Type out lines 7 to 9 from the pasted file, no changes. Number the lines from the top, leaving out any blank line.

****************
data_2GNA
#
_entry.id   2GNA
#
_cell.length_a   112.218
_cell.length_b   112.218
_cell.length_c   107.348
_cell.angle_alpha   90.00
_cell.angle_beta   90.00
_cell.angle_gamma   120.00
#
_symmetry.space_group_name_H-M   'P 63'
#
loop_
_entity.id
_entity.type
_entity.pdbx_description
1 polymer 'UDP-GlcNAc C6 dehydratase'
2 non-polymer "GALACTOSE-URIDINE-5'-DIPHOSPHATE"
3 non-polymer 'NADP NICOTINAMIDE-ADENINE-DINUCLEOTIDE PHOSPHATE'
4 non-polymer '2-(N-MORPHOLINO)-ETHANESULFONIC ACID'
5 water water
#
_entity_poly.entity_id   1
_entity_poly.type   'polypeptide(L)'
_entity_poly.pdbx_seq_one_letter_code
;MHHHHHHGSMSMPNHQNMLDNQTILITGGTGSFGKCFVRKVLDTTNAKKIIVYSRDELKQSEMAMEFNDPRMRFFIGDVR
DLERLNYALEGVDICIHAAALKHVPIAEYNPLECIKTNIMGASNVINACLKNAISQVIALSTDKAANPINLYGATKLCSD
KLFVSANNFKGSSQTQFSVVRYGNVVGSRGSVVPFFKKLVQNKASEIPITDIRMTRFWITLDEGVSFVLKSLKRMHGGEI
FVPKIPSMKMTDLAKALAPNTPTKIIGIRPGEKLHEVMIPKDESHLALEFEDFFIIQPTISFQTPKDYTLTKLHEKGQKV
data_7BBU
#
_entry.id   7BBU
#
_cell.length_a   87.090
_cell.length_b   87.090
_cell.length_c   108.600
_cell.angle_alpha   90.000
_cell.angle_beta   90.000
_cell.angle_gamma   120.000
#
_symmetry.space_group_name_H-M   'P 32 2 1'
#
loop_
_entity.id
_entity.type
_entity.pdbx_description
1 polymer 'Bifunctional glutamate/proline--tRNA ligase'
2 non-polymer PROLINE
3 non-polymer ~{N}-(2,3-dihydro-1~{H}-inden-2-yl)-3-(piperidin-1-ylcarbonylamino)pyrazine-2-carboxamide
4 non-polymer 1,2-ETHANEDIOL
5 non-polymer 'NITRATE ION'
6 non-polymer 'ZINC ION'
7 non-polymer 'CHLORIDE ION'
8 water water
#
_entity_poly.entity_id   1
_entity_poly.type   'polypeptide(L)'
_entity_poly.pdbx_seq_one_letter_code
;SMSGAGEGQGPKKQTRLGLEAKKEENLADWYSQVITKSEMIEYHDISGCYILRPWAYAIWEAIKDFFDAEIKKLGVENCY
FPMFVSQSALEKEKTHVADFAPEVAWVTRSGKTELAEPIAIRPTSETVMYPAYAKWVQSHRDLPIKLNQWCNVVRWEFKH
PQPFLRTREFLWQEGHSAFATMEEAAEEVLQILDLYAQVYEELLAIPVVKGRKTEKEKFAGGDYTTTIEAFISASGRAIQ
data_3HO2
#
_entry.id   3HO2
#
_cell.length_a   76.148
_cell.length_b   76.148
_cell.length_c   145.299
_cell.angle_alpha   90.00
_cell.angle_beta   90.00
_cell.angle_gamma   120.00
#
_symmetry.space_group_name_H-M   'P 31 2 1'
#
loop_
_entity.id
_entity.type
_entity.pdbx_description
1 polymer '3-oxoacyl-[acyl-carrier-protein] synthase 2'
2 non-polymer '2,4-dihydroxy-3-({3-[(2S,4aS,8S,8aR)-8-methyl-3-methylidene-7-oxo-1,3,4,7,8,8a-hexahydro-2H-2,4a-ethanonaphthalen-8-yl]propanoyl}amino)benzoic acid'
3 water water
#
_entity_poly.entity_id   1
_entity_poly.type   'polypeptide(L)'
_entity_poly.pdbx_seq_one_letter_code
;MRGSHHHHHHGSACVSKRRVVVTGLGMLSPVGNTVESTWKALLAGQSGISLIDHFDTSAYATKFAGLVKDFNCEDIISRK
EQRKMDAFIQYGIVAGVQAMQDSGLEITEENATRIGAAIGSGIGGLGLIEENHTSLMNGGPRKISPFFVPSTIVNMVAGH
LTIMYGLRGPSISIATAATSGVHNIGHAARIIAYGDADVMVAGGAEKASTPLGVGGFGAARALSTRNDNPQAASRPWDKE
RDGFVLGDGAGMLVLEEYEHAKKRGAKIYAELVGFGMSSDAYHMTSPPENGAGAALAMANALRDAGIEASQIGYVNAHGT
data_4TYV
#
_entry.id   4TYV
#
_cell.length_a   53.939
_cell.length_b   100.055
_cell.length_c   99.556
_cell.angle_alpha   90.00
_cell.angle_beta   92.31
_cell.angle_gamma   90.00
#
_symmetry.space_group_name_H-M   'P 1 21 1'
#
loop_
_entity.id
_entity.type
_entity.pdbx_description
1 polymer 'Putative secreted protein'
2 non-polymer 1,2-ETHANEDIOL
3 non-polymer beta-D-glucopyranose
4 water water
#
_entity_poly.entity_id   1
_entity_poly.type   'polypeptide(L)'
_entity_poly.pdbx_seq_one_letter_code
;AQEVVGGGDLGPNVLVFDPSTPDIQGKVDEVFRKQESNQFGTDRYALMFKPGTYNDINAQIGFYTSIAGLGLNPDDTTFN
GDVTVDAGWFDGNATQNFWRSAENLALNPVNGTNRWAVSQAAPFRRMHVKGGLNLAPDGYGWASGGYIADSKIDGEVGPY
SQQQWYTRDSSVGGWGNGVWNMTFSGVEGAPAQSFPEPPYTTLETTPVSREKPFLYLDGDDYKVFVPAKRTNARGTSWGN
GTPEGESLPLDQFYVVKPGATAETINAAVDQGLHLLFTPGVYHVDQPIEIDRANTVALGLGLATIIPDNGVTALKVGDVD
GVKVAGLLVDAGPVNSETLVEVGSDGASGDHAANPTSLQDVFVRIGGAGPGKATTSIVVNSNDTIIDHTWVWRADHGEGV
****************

_cell.length_c   107.348
_cell.angle_alpha   90.00
_cell.angle_beta   90.00